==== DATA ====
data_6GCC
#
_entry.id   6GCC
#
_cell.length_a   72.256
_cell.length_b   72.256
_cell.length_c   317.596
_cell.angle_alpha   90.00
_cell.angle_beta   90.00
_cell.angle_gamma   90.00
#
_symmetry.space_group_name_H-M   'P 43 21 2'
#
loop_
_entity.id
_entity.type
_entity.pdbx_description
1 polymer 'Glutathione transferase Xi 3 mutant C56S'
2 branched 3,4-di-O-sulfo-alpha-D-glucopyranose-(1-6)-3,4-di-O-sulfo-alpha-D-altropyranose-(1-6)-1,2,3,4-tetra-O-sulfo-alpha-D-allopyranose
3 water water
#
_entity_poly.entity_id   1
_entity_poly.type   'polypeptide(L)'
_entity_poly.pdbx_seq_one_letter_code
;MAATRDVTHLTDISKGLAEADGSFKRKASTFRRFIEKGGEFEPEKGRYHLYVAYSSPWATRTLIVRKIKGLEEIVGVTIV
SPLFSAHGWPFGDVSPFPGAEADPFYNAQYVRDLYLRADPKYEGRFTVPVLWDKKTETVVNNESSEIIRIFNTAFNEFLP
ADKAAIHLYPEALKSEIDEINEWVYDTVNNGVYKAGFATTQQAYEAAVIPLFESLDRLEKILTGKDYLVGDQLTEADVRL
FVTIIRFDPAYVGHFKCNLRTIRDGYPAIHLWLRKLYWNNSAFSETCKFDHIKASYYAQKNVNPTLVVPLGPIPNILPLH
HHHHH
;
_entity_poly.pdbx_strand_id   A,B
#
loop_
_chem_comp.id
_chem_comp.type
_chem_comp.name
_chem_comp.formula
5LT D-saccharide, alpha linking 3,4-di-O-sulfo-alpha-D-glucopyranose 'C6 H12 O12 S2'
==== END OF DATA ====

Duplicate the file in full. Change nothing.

data_6GCC
#
_entry.id   6GCC
#
_cell.length_a   72.256
_cell.length_b   72.256
_cell.length_c   317.596
_cell.angle_alpha   90.00
_cell.angle_beta   90.00
_cell.angle_gamma   90.00
#
_symmetry.space_group_name_H-M   'P 43 21 2'
#
loop_
_entity.id
_entity.type
_entity.pdbx_description
1 polymer 'Glutathione transferase Xi 3 mutant C56S'
2 branched 3,4-di-O-sulfo-alpha-D-glucopyranose-(1-6)-3,4-di-O-sulfo-alpha-D-altropyranose-(1-6)-1,2,3,4-tetra-O-sulfo-alpha-D-allopyranose
3 water water
#
_entity_poly.entity_id   1
_entity_poly.type   'polypeptide(L)'
_entity_poly.pdbx_seq_one_letter_code
;MAATRDVTHLTDISKGLAEADGSFKRKASTFRRFIEKGGEFEPEKGRYHLYVAYSSPWATRTLIVRKIKGLEEIVGVTIV
SPLFSAHGWPFGDVSPFPGAEADPFYNAQYVRDLYLRADPKYEGRFTVPVLWDKKTETVVNNESSEIIRIFNTAFNEFLP
ADKAAIHLYPEALKSEIDEINEWVYDTVNNGVYKAGFATTQQAYEAAVIPLFESLDRLEKILTGKDYLVGDQLTEADVRL
FVTIIRFDPAYVGHFKCNLRTIRDGYPAIHLWLRKLYWNNSAFSETCKFDHIKASYYAQKNVNPTLVVPLGPIPNILPLH
HHHHH
;
_entity_poly.pdbx_strand_id   A,B
#
loop_
_chem_comp.id
_chem_comp.type
_chem_comp.name
_chem_comp.formula
5LT D-saccharide, alpha linking 3,4-di-O-sulfo-alpha-D-glucopyranose 'C6 H12 O12 S2'